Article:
There’s a film I saw about 10 years ago about a guy who ODs on lsd, goes insane, and starts killing everyone. After he’s locked in an insane asylum, I think the love of his life comes to visit and make him human again–something like that. The movie was meant to be serious, but was the funniest thing I’d ever seen. Don’t know the name. Periodically, I search for it. would love to find that movie.

  9. M. Kitchell

      I’ve got Erickson’s ZEROVILLE, but haven’t read it yet.  I’ll keep DAYS BETWEEN STATIONS in mind if I like ZEROVILLE.

  10. M. Kitchell

      Was it in English or another language?

  11. Gonzalo

      “There is also a famous lost film of Tolstoy made a decade before he died. In 1901, the American travel lecturer Burton Holmes visited Yasnaya Polyana with Albert J. Beveridge, the U.S. senator and historian. As the three men conversed, Holmes filmed Tolstoy with his 60-mm movie camera. Afterwards, Beveridge’s advisers succeeded in having the film destroyed, fearing that documentary evidence of a meeting with the Russian author might hurt Beveridge’s chances of running for the U.S. presidency.”

  12. TonyOneill

      i like this post a lot.  lost / holy grail films i want to find:

      the lexington experience (1971)

      documentary about the band pacific light and gas company going to lexington narcotic farm to perform for various detoxing addicts, while all of the band members are totally fucked up on drugs.  soundtrack album has emerged, original print was destroyed in a fire, supposedly a single copy resides in a safe of the bands’ old manager.

      ilsa meets bruce lee in the devils triangle (1976)


      this review has been outed as a fake.  supposedly the poster was made and ads ran after the release of ‘ilsa, tigress of siberia’ but the movie was never shot. then again, the idea that it is out there somewhere is still pretty exciting…

  13. M. Kitchell

      haha, yeah, I think I read about the “lost” Ilsa film in Sleazoid Express.  I hadn’t seen this fake review though, that rules.

  14. Andrew

      Great post. About a decade ago, I bought three original “Blue Movie” film posters in a junk shop in Budapest & this is the only other reference I’ve ever seen to that film. Thank you.

  15. gavin

      I haven’t yet read ZEROVILLE, but I’d be interested in the experience of reading those back to back, since DAYS was his first and ZERO is his most recent.  I do here the filmmaker from DAYS has a cameo in ZERO, though.

  16. M. Kitchell

      whoa, any interest in trading one of those posters to me for an original one-sheet for LA MARGE, THE LIBERTINE, or a French 4-Sheet for CHERRY, HARRY & RAQUEL?

  17. Andrew

      So sorry, but they’re 3 different posters & I wouldn’t want to see them get split up. 

  18. M. Kitchell

      haha, no worries, thought i’d ask.

  19. Andrew

      I’d be happy to email you photos if you’re interested. They’re stamped on the back:

      reclame a NOLEGGIO 
      da rendere alla ditta

  20. M. Kitchell

      Sure, I’d love to see them – doctor (at) topologyoftheimpossible (dot) com

  21. James Tadd Adcox

      Kurosawa’s adaptation of The Idiot.

      Apparently about half of it was destroyed by the studio to edit it down to an “acceptable length,” a process that, from what I’ve heard, basically just butchered the movie.

  22. Craig Ronald Marchinkoski

      i would appreciate it if ray carney would allow a screening of cassavetes’ original (1957) version of SHADOWS. perhaps only because he’s keeping it for himself. shhh. but i do enjoy cassavetes. even if the second, the available version of SHADOWS, is a bit sloppy. 
      and what about dennis hopper’s original version of THE LAST MOVIE?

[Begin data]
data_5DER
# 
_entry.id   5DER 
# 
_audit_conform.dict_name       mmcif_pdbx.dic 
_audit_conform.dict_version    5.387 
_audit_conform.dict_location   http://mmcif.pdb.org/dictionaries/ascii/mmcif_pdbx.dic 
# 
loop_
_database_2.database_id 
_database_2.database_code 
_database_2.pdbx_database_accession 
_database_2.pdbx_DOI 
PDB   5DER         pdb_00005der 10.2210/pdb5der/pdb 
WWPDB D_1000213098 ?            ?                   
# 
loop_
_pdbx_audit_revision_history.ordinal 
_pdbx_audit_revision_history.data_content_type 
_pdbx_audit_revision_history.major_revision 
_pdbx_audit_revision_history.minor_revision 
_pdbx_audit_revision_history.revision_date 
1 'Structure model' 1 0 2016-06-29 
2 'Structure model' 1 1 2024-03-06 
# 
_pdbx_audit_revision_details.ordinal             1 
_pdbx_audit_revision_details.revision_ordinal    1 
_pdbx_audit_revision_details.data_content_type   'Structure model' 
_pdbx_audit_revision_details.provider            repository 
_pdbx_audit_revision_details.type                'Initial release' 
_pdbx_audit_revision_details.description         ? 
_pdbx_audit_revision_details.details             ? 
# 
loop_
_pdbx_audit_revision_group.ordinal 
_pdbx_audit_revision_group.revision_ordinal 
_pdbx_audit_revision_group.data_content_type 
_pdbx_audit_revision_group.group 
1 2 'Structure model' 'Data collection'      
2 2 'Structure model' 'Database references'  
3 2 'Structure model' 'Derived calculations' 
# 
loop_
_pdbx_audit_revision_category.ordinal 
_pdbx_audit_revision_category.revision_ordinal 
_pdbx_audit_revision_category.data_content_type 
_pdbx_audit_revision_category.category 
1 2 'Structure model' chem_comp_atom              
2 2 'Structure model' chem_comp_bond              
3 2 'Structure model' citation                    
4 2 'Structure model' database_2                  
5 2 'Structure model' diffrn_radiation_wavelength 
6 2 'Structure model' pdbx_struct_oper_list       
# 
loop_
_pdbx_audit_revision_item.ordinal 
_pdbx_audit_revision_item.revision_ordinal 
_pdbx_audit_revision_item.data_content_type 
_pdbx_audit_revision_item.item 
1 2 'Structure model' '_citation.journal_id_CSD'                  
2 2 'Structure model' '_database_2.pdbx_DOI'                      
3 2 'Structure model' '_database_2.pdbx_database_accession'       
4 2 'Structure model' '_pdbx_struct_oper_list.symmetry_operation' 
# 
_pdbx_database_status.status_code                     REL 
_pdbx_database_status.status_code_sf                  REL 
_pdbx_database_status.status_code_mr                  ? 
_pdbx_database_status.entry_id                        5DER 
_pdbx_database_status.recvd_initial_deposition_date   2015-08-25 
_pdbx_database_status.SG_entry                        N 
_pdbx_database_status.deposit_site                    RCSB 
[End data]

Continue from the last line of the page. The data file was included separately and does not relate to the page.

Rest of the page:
after watching OUT OF THE BLUE (and falling in love with linda manz all over again) i wanted to see the dennis hopper i couldn’t see. but. i have yet to see the released version of THE LAST MOVIE (getting ahead of myself, as always).
      picturing jodorowsky giving hopper advice sends bliss into my eyes and head. 

  23. Anonymous

      Brando’s original cut of ONE-EYED JACKS. It’s probably even worse than the edited version, but still. The excess.

  24. deadgod

      Whoa; I never heard this.  The version I saw maybe 15 years ago didn’t seem chopped.  I don’t remember Kurosawa caring – in the movie – about Dostoevsky’s support of absolute monarchism and Orthodox ‘fundamentalism’ and extreme cultural conservatism; the movie concentrated on the soul-matedness of Myshkin and Nastazha Filipovna  (who have, as I remember, Japanese names).  (The movie begins with him getting off a train and seeing a photo, as I remember, of her – instead of a painting – in a shop window, and ‘recognizing’ his semblable, and the story moves on from that.)  Where did you hear this?

  25. deadgod
  26. DeWitt Brinson

      It was in English. When I saw it I was living in Wilmington, NC. I rented it at the Blockbuster there, but I feel like it wasn’t widely released. But I don’t know.

      Man, I’d love to know what that film was.

  27. matthew pendleton

      I want to see Samuel Beckett’s “ghost trio” as broadcasted on bbc2 england 17th april 1977.
      bbc deleted, or recorded over, many things, doctor who, and albert ayler live footage, for example. 
      I want to see the zukofsky film made by some american tv channel.  Is it by same channel people who made the charles olson one available on youtube.
      the broken footage of stalker.
      I would like to see more footage of microscopic beings going about their lives.
      jack spicer in the background of a scene in vertigo? I want some zoomed in proof of this.
      home video birth footage, with the birthed people watching
      – that porno clip from taxi driver, what was that?

  28. Tummler

      I would love to see the footage from Harmony Korine’s abandoned film FIGHT HARM.

  29. Don

      I live in Lexington, so I’ll ask around about that movie.  There’s a review of it in the NYT…

  30. Don

      I live in Lexington, so I’ll ask around about that movie.  There’s a review of it in the NYT…

  31. Amber

      I didn’t know that was cut down either. Interesting.

  32. Bradley Sands

      It’s been a while since I’ve read Zeroville but I think the filmmaker from Days is mentioned rather than makes a cameo appearance.

  33. Bradley Sands

      “I would go around with a camera crew, and the only rules were that I couldn’t throw the first punch and the person I was confronting had to be bigger than me.”

      Isn’t that exactly what the characters do in Fight Club (although I’m not sure about the “bigger than me” part)?

  34. Bradley Sands

      I want to see Convention City.